What is Primary Stress?

Primary stress is developed by imposed mechanical loading (forces) most frequently due to weight and pressure. Excessive primary stress causes gross plastic deformation and rupture. Primary stresses are not self-limiting.

Once plastic deformation begins it continues unabated until force equilibrium is achieved, or until failure of the cross section results. Failure can be prevented only by removal of the loading or strain hardening in the material. Allowable limits for sustained stresses are related to the material yield stress, the ultimate strength, or time-dependant stress rupture properties, depending on temperature.

Primary stresses may be further categorized as general primary membrane stress, local primary membrane stress, and primary bending stress. These three categories are of interest because the pipe will not fail until the entire cross section has reached the yield strength.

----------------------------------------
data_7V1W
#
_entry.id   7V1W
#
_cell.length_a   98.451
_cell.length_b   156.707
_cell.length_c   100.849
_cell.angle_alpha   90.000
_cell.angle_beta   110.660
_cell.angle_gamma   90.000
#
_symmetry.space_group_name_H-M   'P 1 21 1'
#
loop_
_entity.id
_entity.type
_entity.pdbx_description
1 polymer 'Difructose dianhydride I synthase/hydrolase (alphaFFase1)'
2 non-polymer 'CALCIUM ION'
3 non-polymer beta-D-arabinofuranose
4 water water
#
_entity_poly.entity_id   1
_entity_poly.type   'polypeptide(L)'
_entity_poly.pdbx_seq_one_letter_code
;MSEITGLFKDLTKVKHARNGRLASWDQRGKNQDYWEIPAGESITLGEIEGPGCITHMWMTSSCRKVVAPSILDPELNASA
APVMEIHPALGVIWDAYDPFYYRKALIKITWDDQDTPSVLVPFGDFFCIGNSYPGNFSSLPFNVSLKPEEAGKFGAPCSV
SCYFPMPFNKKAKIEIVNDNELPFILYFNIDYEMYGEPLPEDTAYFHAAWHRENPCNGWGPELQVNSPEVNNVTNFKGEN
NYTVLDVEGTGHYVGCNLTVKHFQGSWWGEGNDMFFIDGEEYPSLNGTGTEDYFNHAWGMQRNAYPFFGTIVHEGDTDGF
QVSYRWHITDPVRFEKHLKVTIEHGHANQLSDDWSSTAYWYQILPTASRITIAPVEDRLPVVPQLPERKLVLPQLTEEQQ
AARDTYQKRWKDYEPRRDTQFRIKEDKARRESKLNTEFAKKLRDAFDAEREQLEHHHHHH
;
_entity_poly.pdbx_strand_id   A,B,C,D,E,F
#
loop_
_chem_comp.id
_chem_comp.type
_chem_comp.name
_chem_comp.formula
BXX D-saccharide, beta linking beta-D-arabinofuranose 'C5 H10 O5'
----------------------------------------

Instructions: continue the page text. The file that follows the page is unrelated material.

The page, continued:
Local primary stresses may exceed yielding; however under this stress state they will behave as secondary stresses and redistribute themselves as the local pipe wall distortion occurs. The failing moment would be that required to put the entire cross section of pipe in plastic behaviour, not just the extreme fiber.

What is Secondary Stress?

Secondary stress is developed in a piping system owing to constraint of the system against displacements, whether thermal expansion or imposed anchor and restraint movements. Distortion of the piping system as well as local yielding tends to relieve the developed stresses due to imposed displacements, so these stresses are said to be self-limiting.

Secondary stresses can result in catastrophic failure often after some time (usually high) number of applications of load. Just because a system has been running for many years does not mean that the system has been properly designed for fatigue.